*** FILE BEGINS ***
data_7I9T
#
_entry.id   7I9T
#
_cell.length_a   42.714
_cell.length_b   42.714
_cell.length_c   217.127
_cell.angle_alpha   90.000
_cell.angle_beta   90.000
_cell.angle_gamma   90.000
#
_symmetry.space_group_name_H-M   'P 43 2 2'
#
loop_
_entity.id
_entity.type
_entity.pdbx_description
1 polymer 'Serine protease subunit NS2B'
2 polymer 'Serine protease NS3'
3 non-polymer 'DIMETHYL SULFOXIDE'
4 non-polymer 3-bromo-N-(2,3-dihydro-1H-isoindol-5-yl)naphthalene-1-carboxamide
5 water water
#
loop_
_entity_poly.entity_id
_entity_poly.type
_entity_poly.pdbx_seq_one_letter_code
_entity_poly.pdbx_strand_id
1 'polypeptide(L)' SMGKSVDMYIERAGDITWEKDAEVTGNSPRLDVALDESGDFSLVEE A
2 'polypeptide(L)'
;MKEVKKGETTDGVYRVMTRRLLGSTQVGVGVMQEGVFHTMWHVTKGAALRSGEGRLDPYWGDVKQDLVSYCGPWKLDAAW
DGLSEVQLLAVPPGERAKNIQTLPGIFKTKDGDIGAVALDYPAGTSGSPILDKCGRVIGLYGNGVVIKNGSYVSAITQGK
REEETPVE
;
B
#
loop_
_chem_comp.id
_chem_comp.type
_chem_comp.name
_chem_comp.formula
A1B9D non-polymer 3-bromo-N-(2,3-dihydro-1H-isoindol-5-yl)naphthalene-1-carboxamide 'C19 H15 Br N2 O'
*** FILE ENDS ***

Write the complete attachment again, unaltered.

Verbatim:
data_7I9T
#
_entry.id   7I9T
#
_cell.length_a   42.714
_cell.length_b   42.714
_cell.length_c   217.127
_cell.angle_alpha   90.000
_cell.angle_beta   90.000
_cell.angle_gamma   90.000
#
_symmetry.space_group_name_H-M   'P 43 2 2'
#
loop_
_entity.id
_entity.type
_entity.pdbx_description
1 polymer 'Serine protease subunit NS2B'
2 polymer 'Serine protease NS3'
3 non-polymer 'DIMETHYL SULFOXIDE'
4 non-polymer 3-bromo-N-(2,3-dihydro-1H-isoindol-5-yl)naphthalene-1-carboxamide
5 water water
#
loop_
_entity_poly.entity_id
_entity_poly.type
_entity_poly.pdbx_seq_one_letter_code
_entity_poly.pdbx_strand_id
1 'polypeptide(L)' SMGKSVDMYIERAGDITWEKDAEVTGNSPRLDVALDESGDFSLVEE A
2 'polypeptide(L)'
;MKEVKKGETTDGVYRVMTRRLLGSTQVGVGVMQEGVFHTMWHVTKGAALRSGEGRLDPYWGDVKQDLVSYCGPWKLDAAW
DGLSEVQLLAVPPGERAKNIQTLPGIFKTKDGDIGAVALDYPAGTSGSPILDKCGRVIGLYGNGVVIKNGSYVSAITQGK
REEETPVE
;
B
#
loop_
_chem_comp.id
_chem_comp.type
_chem_comp.name
_chem_comp.formula
A1B9D non-polymer 3-bromo-N-(2,3-dihydro-1H-isoindol-5-yl)naphthalene-1-carboxamide 'C19 H15 Br N2 O'